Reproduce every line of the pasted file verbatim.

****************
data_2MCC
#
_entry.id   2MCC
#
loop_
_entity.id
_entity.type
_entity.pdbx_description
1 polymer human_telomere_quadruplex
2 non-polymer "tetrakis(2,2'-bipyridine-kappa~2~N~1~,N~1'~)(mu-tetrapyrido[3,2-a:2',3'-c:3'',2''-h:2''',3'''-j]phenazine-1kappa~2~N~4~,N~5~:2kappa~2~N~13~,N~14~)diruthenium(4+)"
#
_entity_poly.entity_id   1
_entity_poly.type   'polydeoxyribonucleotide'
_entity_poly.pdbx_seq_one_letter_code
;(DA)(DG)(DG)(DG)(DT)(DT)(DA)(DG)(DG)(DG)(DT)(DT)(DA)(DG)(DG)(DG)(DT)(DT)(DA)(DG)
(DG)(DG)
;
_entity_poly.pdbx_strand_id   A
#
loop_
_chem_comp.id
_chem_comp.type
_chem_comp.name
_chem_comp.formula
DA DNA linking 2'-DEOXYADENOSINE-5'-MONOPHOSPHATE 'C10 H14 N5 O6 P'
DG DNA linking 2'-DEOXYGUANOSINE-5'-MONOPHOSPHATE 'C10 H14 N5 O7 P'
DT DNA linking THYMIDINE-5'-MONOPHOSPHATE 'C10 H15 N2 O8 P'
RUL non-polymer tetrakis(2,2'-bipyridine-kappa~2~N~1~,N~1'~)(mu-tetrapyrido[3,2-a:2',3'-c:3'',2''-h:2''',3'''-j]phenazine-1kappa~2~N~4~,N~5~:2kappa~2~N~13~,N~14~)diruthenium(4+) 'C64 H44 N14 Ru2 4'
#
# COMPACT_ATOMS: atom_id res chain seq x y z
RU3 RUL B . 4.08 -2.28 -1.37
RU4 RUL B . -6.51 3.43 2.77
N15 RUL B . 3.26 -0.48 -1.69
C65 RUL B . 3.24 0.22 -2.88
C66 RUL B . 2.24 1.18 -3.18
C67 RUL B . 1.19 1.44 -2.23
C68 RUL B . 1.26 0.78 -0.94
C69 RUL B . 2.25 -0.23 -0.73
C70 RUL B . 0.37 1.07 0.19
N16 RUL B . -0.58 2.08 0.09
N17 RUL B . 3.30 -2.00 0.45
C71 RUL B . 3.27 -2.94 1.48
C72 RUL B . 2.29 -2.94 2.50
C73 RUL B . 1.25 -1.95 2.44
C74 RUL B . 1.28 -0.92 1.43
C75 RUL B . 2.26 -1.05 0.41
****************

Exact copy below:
data_2MCC
#
_entry.id   2MCC
#
loop_
_entity.id
_entity.type
_entity.pdbx_description
1 polymer human_telomere_quadruplex
2 non-polymer "tetrakis(2,2'-bipyridine-kappa~2~N~1~,N~1'~)(mu-tetrapyrido[3,2-a:2',3'-c:3'',2''-h:2''',3'''-j]phenazine-1kappa~2~N~4~,N~5~:2kappa~2~N~13~,N~14~)diruthenium(4+)"
#
_entity_poly.entity_id   1
_entity_poly.type   'polydeoxyribonucleotide'
_entity_poly.pdbx_seq_one_letter_code
;(DA)(DG)(DG)(DG)(DT)(DT)(DA)(DG)(DG)(DG)(DT)(DT)(DA)(DG)(DG)(DG)(DT)(DT)(DA)(DG)
(DG)(DG)
;
_entity_poly.pdbx_strand_id   A
#
loop_
_chem_comp.id
_chem_comp.type
_chem_comp.name
_chem_comp.formula
DA DNA linking 2'-DEOXYADENOSINE-5'-MONOPHOSPHATE 'C10 H14 N5 O6 P'
DG DNA linking 2'-DEOXYGUANOSINE-5'-MONOPHOSPHATE 'C10 H14 N5 O7 P'
DT DNA linking THYMIDINE-5'-MONOPHOSPHATE 'C10 H15 N2 O8 P'
RUL non-polymer tetrakis(2,2'-bipyridine-kappa~2~N~1~,N~1'~)(mu-tetrapyrido[3,2-a:2',3'-c:3'',2''-h:2''',3'''-j]phenazine-1kappa~2~N~4~,N~5~:2kappa~2~N~13~,N~14~)diruthenium(4+) 'C64 H44 N14 Ru2 4'
#
# COMPACT_ATOMS: atom_id res chain seq x y z
RU3 RUL B . 4.08 -2.28 -1.37
RU4 RUL B . -6.51 3.43 2.77
N15 RUL B . 3.26 -0.48 -1.69
C65 RUL B . 3.24 0.22 -2.88
C66 RUL B . 2.24 1.18 -3.18
C67 RUL B . 1.19 1.44 -2.23
C68 RUL B . 1.26 0.78 -0.94
C69 RUL B . 2.25 -0.23 -0.73
C70 RUL B . 0.37 1.07 0.19
N16 RUL B . -0.58 2.08 0.09
N17 RUL B . 3.30 -2.00 0.45
C71 RUL B . 3.27 -2.94 1.48
C72 RUL B . 2.29 -2.94 2.50
C73 RUL B . 1.25 -1.95 2.44
C74 RUL B . 1.28 -0.92 1.43
C75 RUL B . 2.26 -1.05 0.41